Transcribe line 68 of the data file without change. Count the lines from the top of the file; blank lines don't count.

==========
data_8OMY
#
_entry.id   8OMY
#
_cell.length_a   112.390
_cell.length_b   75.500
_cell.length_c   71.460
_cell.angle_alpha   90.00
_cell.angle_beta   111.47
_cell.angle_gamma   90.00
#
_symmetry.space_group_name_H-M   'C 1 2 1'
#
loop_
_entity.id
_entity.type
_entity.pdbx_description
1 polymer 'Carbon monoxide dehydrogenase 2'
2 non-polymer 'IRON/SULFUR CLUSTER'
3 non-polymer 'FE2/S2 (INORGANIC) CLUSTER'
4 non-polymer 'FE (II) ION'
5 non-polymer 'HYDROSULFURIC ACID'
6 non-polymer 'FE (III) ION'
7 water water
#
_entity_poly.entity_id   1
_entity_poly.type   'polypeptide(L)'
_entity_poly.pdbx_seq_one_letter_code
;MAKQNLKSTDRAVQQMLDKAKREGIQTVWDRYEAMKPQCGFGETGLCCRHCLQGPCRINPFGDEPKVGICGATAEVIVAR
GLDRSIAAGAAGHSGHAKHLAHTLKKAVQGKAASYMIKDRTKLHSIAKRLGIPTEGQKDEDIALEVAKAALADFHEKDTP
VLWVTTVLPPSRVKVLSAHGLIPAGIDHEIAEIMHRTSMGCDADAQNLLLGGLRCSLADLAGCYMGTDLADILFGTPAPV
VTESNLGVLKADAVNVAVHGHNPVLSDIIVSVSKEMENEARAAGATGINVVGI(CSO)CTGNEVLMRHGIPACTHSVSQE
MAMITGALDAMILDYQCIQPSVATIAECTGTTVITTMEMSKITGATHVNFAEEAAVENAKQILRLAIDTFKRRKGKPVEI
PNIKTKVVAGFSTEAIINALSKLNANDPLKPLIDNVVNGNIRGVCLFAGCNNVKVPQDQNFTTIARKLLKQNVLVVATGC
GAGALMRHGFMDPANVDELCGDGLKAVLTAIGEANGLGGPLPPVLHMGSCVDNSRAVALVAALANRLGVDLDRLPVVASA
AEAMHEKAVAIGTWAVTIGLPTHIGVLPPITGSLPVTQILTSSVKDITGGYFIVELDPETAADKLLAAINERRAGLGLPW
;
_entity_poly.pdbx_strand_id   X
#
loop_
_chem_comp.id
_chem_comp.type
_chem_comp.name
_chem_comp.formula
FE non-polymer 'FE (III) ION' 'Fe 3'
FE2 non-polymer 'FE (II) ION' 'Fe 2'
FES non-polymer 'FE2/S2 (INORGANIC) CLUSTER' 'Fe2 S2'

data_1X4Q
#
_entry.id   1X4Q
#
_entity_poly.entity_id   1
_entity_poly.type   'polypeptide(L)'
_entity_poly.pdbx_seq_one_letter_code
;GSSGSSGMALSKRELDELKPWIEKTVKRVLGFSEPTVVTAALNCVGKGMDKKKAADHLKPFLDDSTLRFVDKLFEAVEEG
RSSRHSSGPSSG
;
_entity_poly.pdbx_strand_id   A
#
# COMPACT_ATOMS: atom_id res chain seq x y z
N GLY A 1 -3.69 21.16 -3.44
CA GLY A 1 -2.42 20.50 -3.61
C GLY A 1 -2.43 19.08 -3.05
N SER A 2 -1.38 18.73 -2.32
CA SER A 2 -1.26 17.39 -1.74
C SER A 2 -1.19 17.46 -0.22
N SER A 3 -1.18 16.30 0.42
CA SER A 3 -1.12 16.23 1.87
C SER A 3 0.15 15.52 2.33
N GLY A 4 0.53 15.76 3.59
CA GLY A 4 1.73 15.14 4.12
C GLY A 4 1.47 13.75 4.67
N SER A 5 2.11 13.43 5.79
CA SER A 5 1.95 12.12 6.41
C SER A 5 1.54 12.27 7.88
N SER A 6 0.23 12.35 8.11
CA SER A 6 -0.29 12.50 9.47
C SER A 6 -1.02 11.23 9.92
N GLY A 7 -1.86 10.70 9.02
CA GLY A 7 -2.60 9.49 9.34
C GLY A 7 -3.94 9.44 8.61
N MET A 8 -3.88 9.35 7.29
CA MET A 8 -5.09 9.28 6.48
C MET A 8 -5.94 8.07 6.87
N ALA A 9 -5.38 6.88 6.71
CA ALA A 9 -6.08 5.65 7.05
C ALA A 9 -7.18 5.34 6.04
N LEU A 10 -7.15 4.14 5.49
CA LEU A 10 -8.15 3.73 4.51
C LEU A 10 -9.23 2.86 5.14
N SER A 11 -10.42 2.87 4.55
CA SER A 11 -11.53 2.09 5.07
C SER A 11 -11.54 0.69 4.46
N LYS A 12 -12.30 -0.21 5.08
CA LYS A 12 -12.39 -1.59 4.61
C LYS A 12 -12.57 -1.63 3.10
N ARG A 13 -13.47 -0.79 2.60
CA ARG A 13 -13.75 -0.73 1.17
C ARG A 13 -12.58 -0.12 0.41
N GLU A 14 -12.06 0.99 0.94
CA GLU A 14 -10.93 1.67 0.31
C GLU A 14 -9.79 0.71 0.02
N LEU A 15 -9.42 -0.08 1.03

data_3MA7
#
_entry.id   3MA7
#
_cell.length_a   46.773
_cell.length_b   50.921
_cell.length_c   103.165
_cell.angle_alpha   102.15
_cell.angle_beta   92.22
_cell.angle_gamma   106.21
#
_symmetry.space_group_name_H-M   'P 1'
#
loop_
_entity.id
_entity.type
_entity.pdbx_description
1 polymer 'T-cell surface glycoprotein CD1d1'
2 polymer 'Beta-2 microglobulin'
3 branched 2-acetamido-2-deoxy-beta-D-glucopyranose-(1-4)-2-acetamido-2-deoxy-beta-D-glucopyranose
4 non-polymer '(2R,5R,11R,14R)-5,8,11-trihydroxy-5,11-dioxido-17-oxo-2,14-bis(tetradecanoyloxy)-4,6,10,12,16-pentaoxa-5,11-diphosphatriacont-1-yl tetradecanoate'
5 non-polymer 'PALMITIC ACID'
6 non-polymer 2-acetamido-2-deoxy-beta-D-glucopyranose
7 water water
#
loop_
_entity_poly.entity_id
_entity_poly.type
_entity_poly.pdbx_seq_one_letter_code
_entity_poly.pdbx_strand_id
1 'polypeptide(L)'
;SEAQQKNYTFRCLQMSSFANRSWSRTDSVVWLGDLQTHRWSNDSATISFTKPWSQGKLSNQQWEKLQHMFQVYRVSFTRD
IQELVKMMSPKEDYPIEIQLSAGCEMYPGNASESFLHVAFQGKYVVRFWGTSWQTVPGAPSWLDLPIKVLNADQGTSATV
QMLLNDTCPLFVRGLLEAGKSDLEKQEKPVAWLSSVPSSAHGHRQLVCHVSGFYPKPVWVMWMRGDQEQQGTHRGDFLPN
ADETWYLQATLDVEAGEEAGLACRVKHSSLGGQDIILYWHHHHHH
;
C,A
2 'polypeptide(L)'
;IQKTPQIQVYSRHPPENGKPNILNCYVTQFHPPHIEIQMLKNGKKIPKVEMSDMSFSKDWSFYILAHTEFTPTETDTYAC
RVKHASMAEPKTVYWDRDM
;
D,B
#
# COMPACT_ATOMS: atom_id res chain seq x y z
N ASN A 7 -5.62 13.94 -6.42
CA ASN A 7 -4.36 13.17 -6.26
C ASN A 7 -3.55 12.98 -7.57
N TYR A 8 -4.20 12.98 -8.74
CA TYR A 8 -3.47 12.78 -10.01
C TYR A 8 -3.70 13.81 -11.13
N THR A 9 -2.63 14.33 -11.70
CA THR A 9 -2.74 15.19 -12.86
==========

CA SER A 3 -1.12 16.23 1.87